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What are causes of inability to reach orgasm (anorgasmia)?

Jan L. Shifren, MD
Reproductive Endocrinology
When assessing the problem of inability to reach orgasm (anorgasmia), one of the first things your healthcare provider will do is ask you which medications you take. Many antidepressants, blood pressure medications, and medications for obsessive-compulsive disorder can produce orgasm difficulties. To correct the problem, your healthcare provider may recommend reducing the dosage of the drug, changing the frequency at which you take it, or switching to a different drug altogether. Don't stop taking a medication or alter your dose without speaking to your healthcare provider first, though. Another possibility is to take bupropion or the herb yohimbine; both may counteract the sexual side effects of other medications.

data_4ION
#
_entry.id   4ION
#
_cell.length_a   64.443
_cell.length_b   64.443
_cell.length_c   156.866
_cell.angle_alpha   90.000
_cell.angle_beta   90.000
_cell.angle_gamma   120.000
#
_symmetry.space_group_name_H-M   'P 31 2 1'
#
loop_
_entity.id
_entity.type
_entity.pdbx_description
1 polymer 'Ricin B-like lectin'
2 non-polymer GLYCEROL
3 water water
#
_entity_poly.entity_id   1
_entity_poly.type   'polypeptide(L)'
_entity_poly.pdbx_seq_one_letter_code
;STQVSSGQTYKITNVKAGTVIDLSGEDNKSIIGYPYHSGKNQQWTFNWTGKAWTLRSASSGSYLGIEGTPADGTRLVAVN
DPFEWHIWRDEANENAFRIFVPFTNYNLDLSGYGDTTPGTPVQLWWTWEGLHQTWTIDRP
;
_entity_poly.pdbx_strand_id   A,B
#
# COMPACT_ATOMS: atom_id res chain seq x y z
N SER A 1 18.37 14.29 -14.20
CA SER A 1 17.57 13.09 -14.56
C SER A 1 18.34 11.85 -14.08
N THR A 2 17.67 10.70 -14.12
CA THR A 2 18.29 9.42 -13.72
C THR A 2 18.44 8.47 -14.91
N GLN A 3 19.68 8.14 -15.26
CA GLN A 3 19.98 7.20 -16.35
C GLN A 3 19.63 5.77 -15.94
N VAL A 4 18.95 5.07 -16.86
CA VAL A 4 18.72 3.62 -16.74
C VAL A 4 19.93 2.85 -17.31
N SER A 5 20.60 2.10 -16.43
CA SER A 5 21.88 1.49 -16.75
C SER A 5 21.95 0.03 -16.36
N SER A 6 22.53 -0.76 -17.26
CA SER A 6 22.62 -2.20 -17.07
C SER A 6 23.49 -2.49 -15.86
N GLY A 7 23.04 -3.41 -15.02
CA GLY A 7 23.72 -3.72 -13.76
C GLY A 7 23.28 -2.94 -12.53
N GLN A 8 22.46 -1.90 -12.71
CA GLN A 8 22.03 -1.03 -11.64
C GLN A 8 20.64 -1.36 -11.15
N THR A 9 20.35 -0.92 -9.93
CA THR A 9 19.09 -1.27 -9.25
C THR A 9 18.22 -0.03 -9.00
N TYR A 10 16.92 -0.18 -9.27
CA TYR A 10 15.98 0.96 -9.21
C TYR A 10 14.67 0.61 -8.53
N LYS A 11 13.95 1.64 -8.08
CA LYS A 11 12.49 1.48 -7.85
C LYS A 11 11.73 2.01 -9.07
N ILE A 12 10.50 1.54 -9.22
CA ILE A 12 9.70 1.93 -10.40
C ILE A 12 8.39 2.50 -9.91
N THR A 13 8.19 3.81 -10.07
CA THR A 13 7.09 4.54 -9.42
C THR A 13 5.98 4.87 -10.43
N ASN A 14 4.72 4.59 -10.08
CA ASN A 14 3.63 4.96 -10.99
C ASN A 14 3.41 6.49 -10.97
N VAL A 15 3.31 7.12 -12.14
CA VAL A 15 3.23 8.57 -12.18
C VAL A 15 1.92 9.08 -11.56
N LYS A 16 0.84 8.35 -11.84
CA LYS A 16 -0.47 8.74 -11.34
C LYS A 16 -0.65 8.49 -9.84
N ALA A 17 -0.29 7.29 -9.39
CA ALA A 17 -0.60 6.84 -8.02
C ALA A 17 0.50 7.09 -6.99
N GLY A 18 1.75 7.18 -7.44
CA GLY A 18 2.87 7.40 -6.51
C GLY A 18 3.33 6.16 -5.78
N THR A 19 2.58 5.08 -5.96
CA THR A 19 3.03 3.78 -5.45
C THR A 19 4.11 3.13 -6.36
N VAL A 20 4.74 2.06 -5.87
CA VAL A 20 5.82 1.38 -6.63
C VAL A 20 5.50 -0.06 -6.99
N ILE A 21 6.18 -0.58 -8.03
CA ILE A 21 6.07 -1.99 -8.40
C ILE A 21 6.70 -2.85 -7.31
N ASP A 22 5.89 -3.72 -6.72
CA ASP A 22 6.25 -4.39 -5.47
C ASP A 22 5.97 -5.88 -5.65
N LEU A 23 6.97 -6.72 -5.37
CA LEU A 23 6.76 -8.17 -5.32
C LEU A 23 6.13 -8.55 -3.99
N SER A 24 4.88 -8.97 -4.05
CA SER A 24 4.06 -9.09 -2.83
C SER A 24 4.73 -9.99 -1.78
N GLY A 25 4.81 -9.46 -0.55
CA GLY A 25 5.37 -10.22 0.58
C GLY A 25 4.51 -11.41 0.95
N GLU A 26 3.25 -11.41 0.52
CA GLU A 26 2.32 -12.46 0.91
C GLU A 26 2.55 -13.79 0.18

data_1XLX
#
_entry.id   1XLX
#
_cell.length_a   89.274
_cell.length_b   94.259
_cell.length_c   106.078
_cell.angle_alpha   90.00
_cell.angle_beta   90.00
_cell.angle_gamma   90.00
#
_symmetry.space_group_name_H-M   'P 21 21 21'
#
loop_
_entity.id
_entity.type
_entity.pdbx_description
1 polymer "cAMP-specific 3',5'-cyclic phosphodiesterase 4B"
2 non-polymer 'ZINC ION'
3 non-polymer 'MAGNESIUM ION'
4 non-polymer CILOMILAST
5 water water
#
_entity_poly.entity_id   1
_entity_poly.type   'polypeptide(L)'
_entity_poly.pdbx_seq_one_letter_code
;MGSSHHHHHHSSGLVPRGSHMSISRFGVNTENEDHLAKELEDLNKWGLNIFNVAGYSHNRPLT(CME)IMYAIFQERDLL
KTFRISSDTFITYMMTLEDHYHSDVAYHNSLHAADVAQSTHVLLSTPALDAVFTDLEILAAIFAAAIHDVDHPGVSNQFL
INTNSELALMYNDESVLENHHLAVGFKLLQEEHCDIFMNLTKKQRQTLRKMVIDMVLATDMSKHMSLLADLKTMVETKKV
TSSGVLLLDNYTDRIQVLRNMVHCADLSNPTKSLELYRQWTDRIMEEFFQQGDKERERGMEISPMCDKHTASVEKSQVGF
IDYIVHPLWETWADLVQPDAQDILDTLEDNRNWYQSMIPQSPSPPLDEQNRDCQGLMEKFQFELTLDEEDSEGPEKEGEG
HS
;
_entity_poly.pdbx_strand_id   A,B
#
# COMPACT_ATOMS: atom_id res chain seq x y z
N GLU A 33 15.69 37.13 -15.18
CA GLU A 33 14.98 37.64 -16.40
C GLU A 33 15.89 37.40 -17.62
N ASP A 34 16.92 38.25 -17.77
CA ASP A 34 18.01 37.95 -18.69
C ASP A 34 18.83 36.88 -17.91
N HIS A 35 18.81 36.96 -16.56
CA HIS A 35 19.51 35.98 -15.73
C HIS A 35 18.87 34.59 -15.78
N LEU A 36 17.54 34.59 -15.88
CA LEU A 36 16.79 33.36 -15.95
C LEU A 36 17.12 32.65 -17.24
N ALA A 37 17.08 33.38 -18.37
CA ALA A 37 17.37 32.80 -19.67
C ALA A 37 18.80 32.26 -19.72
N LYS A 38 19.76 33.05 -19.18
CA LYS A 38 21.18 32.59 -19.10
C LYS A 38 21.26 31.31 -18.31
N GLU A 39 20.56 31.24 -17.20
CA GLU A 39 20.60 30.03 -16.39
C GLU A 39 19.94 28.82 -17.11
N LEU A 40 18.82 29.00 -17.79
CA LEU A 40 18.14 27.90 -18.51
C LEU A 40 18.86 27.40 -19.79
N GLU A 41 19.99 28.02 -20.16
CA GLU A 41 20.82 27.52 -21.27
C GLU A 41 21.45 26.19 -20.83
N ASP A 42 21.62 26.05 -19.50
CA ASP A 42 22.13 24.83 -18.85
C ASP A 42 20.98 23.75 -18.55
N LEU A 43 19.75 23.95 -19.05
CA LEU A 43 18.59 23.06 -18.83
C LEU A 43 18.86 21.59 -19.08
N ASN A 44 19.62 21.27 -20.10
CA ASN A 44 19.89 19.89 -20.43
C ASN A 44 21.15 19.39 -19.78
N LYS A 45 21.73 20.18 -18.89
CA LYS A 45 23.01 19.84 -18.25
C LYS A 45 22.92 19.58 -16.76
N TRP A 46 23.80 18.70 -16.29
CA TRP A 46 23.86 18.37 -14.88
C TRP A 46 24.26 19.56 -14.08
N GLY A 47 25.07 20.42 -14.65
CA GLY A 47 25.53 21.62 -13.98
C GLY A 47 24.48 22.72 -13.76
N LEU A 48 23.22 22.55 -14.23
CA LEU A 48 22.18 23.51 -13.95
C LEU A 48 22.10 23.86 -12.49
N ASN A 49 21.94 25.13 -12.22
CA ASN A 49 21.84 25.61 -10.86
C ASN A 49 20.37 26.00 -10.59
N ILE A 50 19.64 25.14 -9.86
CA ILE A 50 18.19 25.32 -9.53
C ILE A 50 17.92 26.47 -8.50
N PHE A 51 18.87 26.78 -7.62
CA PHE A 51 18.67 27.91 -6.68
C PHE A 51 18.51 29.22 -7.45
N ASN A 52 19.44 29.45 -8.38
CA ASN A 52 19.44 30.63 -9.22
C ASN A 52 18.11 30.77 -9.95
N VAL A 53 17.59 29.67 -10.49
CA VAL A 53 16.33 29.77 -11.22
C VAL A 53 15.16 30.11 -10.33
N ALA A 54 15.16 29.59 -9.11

Much more rarely, the inability of a man or woman to reach orgasm has a psychological origin. This may be the case if the problem has persisted throughout life. A sex therapist can explore the emotional issues at the core of your inability to have an orgasm. He or she can also help you relax and focus on letting go so you can fully experience pleasure during sex.

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Important: This content reflects information from various individuals and organizations and may offer alternative or opposing points of view. It should not be used for medical advice, diagnosis or treatment. As always, you should consult with your healthcare provider about your specific health needs.